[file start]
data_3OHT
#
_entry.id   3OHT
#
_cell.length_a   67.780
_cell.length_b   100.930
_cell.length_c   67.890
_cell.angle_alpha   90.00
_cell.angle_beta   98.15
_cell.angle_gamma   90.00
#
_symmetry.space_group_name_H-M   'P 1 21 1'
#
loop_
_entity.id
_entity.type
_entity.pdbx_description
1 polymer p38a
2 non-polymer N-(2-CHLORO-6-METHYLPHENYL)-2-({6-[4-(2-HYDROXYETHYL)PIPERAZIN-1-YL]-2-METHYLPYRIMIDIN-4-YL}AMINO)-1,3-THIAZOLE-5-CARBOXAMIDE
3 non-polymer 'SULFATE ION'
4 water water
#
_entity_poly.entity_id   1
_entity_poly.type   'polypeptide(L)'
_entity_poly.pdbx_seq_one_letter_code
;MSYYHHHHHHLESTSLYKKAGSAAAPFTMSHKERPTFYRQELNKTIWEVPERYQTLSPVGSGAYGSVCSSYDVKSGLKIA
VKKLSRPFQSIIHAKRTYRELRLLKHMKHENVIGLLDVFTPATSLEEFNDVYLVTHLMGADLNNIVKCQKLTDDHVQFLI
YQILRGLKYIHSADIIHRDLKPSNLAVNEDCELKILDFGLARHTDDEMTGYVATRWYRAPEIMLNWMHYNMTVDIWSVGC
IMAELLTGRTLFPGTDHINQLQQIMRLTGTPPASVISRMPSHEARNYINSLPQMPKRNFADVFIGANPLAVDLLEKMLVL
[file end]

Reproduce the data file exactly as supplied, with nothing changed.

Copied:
data_3OHT
#
_entry.id   3OHT
#
_cell.length_a   67.780
_cell.length_b   100.930
_cell.length_c   67.890
_cell.angle_alpha   90.00
_cell.angle_beta   98.15
_cell.angle_gamma   90.00
#
_symmetry.space_group_name_H-M   'P 1 21 1'
#
loop_
_entity.id
_entity.type
_entity.pdbx_description
1 polymer p38a
2 non-polymer N-(2-CHLORO-6-METHYLPHENYL)-2-({6-[4-(2-HYDROXYETHYL)PIPERAZIN-1-YL]-2-METHYLPYRIMIDIN-4-YL}AMINO)-1,3-THIAZOLE-5-CARBOXAMIDE
3 non-polymer 'SULFATE ION'
4 water water
#
_entity_poly.entity_id   1
_entity_poly.type   'polypeptide(L)'
_entity_poly.pdbx_seq_one_letter_code
;MSYYHHHHHHLESTSLYKKAGSAAAPFTMSHKERPTFYRQELNKTIWEVPERYQTLSPVGSGAYGSVCSSYDVKSGLKIA
VKKLSRPFQSIIHAKRTYRELRLLKHMKHENVIGLLDVFTPATSLEEFNDVYLVTHLMGADLNNIVKCQKLTDDHVQFLI
YQILRGLKYIHSADIIHRDLKPSNLAVNEDCELKILDFGLARHTDDEMTGYVATRWYRAPEIMLNWMHYNMTVDIWSVGC
IMAELLTGRTLFPGTDHINQLQQIMRLTGTPPASVISRMPSHEARNYINSLPQMPKRNFADVFIGANPLAVDLLEKMLVL